Dayne introduces us to the people drawn into a battle that is crossing the ideological divide, bringing together a peculiar alliance of farmers, conservationists and political conservatives. Along the way Dayne finds love, tragedy and triumph as he battles to save his community from becoming an industrial wasteland. There are laughs, tears and near death experiences, and a raft of colourful Aussie Bush characters.

But it’s the underlying theme that is critical: Who owns our land? Who owns our future? Can we balance competing claims for our water, food and energy and still preserve the environment?

One thing is certain: the rush to extract Coal Seam Gas is changing our way of life and forcing us to ask tough questions about what we value.

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Posted by & filed under Animals, Demonstration Sites, Education Centres, General, Livestock, Waste Systems & Recycling, Working Animals.

In Part One,Tom Kendall from PRI Sunshine Coast, shows you the daily process of feeding the bio digester to make biogas.

Biogas is mixture of different gases produced by the breakdown of organic matter in the absence of oxygen.

In this he shows the routines in the morning with the cows and how to ensure the manure stays uncontaminated.

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Posted by & filed under Aquaculture, Community, Design, Earthworks & Earth Resources, General, Water.



This is a guide to building a gravity fed aquaculture system the techniques of which can be applied elsewhere. This is such a huge subject that it really requires a book dedicated to it, so here I will tell you only what we did, but I will also point you in the direction of some great resources.

This particular system uses a passive flow of water redirected from a stream into a fish pond, that then over flows down a number of vegetable terraces, supplying them with nutrient rich water. This system was accomplished on the side of extinct super volcano in the western mountains of Guatemala, in a project known as the Yoga Forest.

In addition to the near vertical angle of the project site, we had the monsoon season to battle with, killer bees, my lack of Spanish language skills. But we also had some very skilled indigenous men, our unbending enthusiasm and lots of humor.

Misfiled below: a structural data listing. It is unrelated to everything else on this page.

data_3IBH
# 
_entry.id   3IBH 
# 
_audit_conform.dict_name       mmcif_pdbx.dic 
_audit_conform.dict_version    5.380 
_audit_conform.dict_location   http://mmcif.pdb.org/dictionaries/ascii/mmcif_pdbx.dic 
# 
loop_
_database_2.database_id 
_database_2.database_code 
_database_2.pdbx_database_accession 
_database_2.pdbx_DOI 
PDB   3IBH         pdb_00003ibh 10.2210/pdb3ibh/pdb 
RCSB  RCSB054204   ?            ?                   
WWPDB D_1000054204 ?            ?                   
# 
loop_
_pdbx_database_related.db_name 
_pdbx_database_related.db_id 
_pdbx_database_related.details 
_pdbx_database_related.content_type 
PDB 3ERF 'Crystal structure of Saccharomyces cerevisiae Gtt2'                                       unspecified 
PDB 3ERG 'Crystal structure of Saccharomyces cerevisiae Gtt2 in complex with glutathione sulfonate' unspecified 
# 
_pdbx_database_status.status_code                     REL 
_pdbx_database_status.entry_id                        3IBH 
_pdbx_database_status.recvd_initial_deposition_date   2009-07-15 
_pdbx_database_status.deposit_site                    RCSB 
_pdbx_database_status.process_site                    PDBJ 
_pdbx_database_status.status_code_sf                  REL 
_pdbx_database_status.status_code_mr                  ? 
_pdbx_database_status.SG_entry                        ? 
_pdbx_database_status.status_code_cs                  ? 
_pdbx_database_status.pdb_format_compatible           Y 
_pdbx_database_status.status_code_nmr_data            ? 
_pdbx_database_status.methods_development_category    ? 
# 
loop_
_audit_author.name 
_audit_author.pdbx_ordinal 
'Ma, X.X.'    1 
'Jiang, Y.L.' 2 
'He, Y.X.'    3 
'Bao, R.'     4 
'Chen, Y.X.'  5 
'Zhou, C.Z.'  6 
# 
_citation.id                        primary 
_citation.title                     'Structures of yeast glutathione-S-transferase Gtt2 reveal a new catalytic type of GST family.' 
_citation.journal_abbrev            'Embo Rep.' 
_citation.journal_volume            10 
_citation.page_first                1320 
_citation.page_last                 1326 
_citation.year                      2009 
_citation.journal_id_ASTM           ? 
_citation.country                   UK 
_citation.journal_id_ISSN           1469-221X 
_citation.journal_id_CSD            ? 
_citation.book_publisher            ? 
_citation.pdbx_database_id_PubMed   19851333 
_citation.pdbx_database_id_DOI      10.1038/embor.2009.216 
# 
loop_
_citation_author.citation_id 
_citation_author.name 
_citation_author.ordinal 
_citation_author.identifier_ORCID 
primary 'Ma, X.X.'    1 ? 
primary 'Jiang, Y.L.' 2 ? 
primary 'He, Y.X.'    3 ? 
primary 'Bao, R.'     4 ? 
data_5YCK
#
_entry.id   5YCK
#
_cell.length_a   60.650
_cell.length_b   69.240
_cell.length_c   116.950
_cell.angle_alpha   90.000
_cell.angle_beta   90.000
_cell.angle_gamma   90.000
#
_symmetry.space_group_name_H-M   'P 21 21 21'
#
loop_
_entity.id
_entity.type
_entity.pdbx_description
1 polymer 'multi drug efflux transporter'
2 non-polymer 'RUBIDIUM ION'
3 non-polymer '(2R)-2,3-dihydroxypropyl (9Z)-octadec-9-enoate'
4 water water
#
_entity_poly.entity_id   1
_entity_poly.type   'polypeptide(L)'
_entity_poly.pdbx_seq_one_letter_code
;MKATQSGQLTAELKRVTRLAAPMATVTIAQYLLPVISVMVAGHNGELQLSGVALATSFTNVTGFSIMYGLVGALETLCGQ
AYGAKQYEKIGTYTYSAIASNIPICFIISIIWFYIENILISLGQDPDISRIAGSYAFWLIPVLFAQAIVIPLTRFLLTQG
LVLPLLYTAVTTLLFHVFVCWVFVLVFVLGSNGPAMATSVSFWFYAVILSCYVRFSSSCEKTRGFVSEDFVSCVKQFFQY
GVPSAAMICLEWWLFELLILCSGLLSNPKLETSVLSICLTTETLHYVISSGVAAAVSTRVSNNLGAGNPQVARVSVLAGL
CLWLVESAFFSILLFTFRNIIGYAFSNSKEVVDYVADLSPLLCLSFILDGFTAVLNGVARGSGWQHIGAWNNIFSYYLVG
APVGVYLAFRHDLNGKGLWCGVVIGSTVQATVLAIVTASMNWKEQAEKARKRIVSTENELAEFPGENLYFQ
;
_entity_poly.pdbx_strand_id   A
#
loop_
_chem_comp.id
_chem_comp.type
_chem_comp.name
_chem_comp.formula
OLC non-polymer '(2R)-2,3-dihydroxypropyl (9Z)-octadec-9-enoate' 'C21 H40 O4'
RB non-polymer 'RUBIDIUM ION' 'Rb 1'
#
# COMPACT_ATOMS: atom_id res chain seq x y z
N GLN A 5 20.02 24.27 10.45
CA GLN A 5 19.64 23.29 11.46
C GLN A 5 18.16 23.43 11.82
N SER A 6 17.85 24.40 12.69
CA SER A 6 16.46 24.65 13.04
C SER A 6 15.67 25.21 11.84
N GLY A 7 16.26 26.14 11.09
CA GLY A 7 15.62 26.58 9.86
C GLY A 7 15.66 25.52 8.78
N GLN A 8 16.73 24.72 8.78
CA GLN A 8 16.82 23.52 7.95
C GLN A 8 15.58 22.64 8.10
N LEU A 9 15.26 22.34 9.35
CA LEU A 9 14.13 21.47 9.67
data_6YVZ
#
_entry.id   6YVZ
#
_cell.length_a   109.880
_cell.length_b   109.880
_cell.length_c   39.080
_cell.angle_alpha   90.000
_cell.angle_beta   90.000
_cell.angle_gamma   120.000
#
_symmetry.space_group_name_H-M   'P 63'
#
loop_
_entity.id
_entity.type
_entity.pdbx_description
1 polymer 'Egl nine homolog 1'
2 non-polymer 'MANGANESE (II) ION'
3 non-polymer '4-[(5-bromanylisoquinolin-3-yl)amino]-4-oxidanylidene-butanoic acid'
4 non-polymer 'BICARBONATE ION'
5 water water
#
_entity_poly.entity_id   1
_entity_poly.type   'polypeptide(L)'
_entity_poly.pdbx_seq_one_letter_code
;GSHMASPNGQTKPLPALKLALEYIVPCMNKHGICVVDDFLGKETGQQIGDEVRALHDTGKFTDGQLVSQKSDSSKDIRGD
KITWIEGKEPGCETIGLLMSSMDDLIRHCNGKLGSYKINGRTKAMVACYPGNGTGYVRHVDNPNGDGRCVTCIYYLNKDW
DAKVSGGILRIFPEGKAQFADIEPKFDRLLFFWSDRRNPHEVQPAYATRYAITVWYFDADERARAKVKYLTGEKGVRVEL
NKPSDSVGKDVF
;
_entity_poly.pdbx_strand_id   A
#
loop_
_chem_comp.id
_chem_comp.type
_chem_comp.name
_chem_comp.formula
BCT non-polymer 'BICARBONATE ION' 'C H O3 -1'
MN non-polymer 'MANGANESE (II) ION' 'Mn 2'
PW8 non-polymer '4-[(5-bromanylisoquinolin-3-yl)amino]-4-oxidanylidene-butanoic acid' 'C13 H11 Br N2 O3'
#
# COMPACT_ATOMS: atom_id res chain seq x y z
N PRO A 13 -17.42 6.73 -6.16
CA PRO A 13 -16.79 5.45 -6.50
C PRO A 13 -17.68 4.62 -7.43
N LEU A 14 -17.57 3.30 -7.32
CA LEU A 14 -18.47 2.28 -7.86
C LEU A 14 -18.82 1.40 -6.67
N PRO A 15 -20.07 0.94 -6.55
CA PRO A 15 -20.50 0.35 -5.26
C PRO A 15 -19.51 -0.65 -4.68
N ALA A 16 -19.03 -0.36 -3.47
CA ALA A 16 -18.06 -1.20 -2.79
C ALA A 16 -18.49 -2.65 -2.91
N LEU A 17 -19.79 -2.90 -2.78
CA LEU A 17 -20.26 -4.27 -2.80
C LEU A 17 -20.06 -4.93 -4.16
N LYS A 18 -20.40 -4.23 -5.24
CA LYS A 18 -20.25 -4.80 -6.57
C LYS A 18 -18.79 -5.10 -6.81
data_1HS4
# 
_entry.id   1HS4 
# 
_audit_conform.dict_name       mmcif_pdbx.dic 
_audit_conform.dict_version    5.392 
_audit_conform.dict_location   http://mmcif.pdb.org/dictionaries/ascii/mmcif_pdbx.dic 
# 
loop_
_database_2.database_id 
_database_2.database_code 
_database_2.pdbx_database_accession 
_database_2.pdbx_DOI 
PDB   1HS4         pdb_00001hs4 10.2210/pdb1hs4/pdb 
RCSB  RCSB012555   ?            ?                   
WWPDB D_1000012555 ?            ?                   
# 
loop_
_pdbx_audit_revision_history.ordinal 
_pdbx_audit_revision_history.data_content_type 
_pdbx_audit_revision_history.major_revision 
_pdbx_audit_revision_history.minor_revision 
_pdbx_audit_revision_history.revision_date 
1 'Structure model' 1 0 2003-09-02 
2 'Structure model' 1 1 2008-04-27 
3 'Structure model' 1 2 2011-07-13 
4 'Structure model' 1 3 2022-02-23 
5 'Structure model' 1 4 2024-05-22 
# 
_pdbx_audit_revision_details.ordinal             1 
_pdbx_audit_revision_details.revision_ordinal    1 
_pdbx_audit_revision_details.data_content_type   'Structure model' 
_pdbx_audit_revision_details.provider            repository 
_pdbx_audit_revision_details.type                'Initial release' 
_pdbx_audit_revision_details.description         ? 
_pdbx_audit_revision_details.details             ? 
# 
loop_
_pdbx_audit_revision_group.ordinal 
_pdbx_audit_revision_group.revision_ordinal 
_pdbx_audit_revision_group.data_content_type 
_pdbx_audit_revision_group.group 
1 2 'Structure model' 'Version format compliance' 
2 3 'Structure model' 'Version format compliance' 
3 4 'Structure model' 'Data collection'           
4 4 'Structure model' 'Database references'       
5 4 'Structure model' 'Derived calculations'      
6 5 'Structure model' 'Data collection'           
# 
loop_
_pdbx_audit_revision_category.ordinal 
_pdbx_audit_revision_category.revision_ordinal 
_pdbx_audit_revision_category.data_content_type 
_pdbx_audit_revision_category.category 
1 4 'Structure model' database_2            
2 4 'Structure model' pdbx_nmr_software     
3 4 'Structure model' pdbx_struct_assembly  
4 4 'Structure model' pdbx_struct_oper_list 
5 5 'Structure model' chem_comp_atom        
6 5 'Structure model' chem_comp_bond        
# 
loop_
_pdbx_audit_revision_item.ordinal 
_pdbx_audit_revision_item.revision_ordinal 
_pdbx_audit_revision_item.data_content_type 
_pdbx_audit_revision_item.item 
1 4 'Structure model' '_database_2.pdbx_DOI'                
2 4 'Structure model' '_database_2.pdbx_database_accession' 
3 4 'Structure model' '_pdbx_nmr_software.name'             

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Posted by & filed under Community, General, Plants.


Pemban woman planting ‘mtondoo’ (Callophylum innophlum) for bank stabilization (Photo Zach Melanson, 2014)

The problem . . .

Tanzania’s Zanzibar islands were once a bastion of the global spice trade, an exchange that drove the world’s economy from the Middle Ages into modern times. The region, and mainly the island of Pemba, remain famous for the production of cloves – those aromatic flower buds that look like tiny claw & ball feet. Remnant clove plantations still dominate the hilly landscape across the entire western half of Pemba. During the prime harvest season from September through November their distinct perfume fills the island air.

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Posted by & filed under Aid Projects, Community, Dams, General, Global Warming/Climate Change, Land, Water.

“When the Water Ends” tells the story of climate change conflicts in East Africa. For thousands of years, semi-nomadic pastoralists have followed fresh water sources and grazing land. They are accustomed to harsh environments and surviving with limited resources. But with the impacts of climate change, competition for water and pasture is escalating. Increased drought and decreased rainfall is fueling violent conflict over water and grazing lands.

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Posted by & filed under Education, General.


Maybe you heard of them back in 2012, purportedly the ‘Year of the MOOC’. But the top platforms have come a long way since 2012, with new partners and great new classes that can interest almost anyone. Interested in Science, Computing, Satellites or Math? Surely you must take a peek at the course catalogue, because there are dozens of interesting offerings. But here I would like to highlight a few current and upcoming classes that focus in and around topics associated with Permaculture.

These massive courses are free and open and offered by accredited and respected universities. Although most now do offer to sell you an official certificate, you can access and review the materials for free. Many (all at still offer free Statements of Accomplishment, printable certificates for those that get passing grades on whatever assignments and exams the professors invent for that course. There is a lot of variability even today between courses, ranging widely in length, depth, and production quality. The two main sites, and, will both require you to create an account with them, and then will let you register for as many courses as you want.

The ethics of openness and how it is beginning to be reflected in education is a topic for another post, but for now here are my selections. Feel free to follow the links and read more about any of the courses, and if they interest you, by all means, sign up and meet people from around the world interested in the same topic. I personally have taken more than fifteen online courses, and in my opinion the discussions are a lot better with more perspectives involved. The more conscious people there are involved, the more people that can potentially wake up, and become conscious.